Definition of smash through

The effect of shooting regulation-weight object balls with an old-fashioned over-weight bar table cue ball, such that the cue ball moves forward to occupy (sometimes only temporarily), or go beyond, the original position of the object ball, even on a draw or stop shot, because the mass of the cue ball exceeds that of the object ball. Players who understand smash-through well can use it intentionally for position play, such as to nudge other object balls nearby the target ball. Smash-through also makes it dangerous in bar pool (when equipped with such a cue ball) to pocket straight-on ducks with a stop shot instead of by cheating the pocket because of the likelihood of scratching the cue ball.

24 Random Essential Billiards Terms

Oceania Pocket Billiard Association.
When a ball is in firm contact with a cushion or another ball.
To intentionally lose a game, e.g. to disguise one's actual playing ability. An extreme form of sandbagging. See also hustle. See also Match fixing for the synonym "tank", used in sports more generally.
Alternate name for the cue ball.
In carom billiards games, a term for the opponent's cue ball, which for the shooting player is another object ball along with the red.
Same as stripes, in New Zealand. Compare yellows, high, big ones; contrast unders.
To intentionally hide one's "speed"; "he's on the stall."
To intentionally play slowly so as to irritate one's opponent. This form of sharking has been eliminated from many tournaments with a shot clock, and from many leagues with time-limit rules.
Also called a rake. A special stick with a grooved, slotted or otherwise supportive end attachment that helps guide the cue stick - a stand-in for the bridge hand. It is usually used only when the shot cannot be comfortably reached with a hand bridge. Often shortened to bridge or called a bridge stick. An entire class of different mechanical bridges exist for snooker, called rests (see that entry for details), also commonly used in blackball and English billiards.
In snooker and British pool, the successful potting of all object balls-on in a single frame.
A players skill level, ball advantage or match advantage when using a handicapping system.
This refers to a shot that is not banked, does not hit a rail and goes into the pocket without contacting any other balls on the table.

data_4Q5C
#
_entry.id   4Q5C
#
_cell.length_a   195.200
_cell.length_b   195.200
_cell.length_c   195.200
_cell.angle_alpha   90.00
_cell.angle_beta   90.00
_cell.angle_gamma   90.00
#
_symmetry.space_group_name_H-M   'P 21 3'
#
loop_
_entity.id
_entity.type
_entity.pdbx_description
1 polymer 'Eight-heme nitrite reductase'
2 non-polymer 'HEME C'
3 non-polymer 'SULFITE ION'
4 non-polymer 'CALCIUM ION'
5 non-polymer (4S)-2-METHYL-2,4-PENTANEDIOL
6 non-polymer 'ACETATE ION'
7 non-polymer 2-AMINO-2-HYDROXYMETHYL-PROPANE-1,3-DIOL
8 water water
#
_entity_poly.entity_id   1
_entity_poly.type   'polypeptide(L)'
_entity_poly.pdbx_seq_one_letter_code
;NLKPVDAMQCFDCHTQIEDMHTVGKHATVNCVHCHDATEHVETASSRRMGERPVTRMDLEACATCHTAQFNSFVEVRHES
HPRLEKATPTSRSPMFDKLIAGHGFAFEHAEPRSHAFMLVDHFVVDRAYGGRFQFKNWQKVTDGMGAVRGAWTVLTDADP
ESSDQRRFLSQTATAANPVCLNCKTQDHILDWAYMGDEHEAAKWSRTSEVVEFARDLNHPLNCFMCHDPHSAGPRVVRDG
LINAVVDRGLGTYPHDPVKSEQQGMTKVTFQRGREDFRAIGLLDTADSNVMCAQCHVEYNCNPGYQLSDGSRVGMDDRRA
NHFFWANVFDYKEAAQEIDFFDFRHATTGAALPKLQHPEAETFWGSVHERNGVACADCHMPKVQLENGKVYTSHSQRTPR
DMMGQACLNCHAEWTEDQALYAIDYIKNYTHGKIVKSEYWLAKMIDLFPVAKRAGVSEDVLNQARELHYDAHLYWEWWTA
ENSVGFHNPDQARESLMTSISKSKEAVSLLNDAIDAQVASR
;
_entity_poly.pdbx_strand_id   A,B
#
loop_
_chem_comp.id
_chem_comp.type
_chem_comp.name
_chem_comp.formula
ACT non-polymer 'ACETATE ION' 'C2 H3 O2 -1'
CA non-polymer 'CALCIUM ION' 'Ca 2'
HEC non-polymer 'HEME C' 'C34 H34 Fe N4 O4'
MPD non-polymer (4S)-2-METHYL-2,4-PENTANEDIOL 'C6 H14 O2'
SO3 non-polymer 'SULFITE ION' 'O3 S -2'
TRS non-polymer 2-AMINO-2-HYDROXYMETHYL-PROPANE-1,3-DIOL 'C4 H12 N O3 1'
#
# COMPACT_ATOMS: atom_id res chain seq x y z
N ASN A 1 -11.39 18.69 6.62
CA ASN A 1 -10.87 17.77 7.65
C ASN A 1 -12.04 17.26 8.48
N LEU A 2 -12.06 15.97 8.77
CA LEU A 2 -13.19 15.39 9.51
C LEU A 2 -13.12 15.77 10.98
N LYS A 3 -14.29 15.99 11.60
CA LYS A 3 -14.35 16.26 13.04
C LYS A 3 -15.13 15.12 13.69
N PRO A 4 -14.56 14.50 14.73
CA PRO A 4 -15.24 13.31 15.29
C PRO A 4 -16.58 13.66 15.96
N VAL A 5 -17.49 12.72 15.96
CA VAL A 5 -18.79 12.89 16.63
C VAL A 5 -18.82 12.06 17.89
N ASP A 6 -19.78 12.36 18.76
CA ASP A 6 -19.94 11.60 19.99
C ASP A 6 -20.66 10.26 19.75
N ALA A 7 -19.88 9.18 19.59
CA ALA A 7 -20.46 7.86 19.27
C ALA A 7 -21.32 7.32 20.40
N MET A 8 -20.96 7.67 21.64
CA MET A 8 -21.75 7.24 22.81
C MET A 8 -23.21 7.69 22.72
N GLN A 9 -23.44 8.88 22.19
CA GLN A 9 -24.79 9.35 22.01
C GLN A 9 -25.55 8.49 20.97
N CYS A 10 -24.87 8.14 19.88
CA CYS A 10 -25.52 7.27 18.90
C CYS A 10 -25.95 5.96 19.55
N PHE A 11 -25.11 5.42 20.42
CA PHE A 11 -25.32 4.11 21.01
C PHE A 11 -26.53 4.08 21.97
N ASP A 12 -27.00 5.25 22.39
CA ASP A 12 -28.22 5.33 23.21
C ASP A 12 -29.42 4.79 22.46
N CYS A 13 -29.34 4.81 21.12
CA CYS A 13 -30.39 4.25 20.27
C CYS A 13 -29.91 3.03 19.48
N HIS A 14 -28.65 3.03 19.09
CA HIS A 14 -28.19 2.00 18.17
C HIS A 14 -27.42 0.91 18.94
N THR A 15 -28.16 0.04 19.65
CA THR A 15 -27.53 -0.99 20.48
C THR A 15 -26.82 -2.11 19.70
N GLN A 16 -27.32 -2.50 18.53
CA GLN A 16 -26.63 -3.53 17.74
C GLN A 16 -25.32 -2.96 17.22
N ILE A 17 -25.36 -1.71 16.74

In snooker, the highest-value baulk colour, worth 4 points.
Ten Ball is a rotation is a rotation game very similar to nine-ball, using ten balls instead of nine, and with the 10 ball instead of the 9 as the "money ball".
The object of the game is pocket the 10-ball on any legal shot.
This is an object ball that essentially covers up a path necessary for sinking the desired object ball.
This is an instance when the person not taking their turn interferes with the game play, this is recorded as a foul.
The rules played in a particular venue not necessarily in comportment with official rules, or with common local bar pool custom.
Same as break.
Same as feather (US) or snick (UK)
Also shake bottle, pea bottle, pill bottle, kelly bottle, tally bottle. The bottle used in various games to hold numbered peas, it is employed to assign random spots to players in a roster (such as in a tournament), or to assign random balls to players of a game.
Side spin on a cue ball on the opposite side of the direction of the cut angle to be played (right-hand english when cutting an object ball to the left, and vice versa). In addition to affecting cue ball position, outside english can be used to decrease throw.
Billiard Congress of America. The official governing body for pocket billiards in the United States.
Verb form: to shoot. The use of the cue to perform or attempt to perform a particular motion of balls on the table, such as to pocket (pot) an object ball, to achieve a successful carom (cannon), or to play a safety.
An illegal shot (foul) in which the cue stick's tip contacts the cue ball twice during a single stroke. Double hits often occur when a player shoots the cue ball when it is very close to an object ball or cushion, because it is difficult to move the cue stick away quickly enough after the cue ball rebounds from the cushion or object ball.
The angle at which a ball approaches a rail, as measured from the perpendicular to the rail.
Chiefly British: Same as duck, and stemming from the same obvious etymology.